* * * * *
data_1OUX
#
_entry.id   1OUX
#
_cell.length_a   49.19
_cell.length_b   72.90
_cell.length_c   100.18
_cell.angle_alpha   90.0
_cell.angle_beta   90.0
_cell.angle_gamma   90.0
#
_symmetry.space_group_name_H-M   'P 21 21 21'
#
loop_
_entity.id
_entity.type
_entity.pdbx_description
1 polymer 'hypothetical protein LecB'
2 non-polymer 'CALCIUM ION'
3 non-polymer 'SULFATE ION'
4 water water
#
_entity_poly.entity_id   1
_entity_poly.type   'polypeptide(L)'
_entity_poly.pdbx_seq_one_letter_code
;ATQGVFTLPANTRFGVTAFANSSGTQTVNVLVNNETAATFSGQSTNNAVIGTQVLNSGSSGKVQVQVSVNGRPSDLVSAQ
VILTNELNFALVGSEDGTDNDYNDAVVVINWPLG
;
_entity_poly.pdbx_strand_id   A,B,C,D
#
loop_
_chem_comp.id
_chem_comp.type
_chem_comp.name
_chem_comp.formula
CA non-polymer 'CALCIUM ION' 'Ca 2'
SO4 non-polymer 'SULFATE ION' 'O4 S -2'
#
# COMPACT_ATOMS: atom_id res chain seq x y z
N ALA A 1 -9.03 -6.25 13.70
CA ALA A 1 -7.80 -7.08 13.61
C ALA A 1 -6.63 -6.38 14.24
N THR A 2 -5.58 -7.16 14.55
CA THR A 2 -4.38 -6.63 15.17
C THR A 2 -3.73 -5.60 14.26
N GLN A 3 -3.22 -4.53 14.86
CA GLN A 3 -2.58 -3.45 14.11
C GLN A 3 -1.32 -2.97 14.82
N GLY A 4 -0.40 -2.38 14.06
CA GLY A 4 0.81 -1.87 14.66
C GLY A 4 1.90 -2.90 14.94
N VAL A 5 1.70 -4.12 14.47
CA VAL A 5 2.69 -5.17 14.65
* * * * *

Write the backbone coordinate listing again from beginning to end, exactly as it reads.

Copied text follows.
data_1OUX
#
_entry.id   1OUX
#
_cell.length_a   49.19
_cell.length_b   72.90
_cell.length_c   100.18
_cell.angle_alpha   90.0
_cell.angle_beta   90.0
_cell.angle_gamma   90.0
#
_symmetry.space_group_name_H-M   'P 21 21 21'
#
loop_
_entity.id
_entity.type
_entity.pdbx_description
1 polymer 'hypothetical protein LecB'
2 non-polymer 'CALCIUM ION'
3 non-polymer 'SULFATE ION'
4 water water
#
_entity_poly.entity_id   1
_entity_poly.type   'polypeptide(L)'
_entity_poly.pdbx_seq_one_letter_code
;ATQGVFTLPANTRFGVTAFANSSGTQTVNVLVNNETAATFSGQSTNNAVIGTQVLNSGSSGKVQVQVSVNGRPSDLVSAQ
VILTNELNFALVGSEDGTDNDYNDAVVVINWPLG
;
_entity_poly.pdbx_strand_id   A,B,C,D
#
loop_
_chem_comp.id
_chem_comp.type
_chem_comp.name
_chem_comp.formula
CA non-polymer 'CALCIUM ION' 'Ca 2'
SO4 non-polymer 'SULFATE ION' 'O4 S -2'
#
# COMPACT_ATOMS: atom_id res chain seq x y z
N ALA A 1 -9.03 -6.25 13.70
CA ALA A 1 -7.80 -7.08 13.61
C ALA A 1 -6.63 -6.38 14.24
N THR A 2 -5.58 -7.16 14.55
CA THR A 2 -4.38 -6.63 15.17
C THR A 2 -3.73 -5.60 14.26
N GLN A 3 -3.22 -4.53 14.86
CA GLN A 3 -2.58 -3.45 14.11
C GLN A 3 -1.32 -2.97 14.82
N GLY A 4 -0.40 -2.38 14.06
CA GLY A 4 0.81 -1.87 14.66
C GLY A 4 1.90 -2.90 14.94
N VAL A 5 1.70 -4.12 14.47
CA VAL A 5 2.69 -5.17 14.65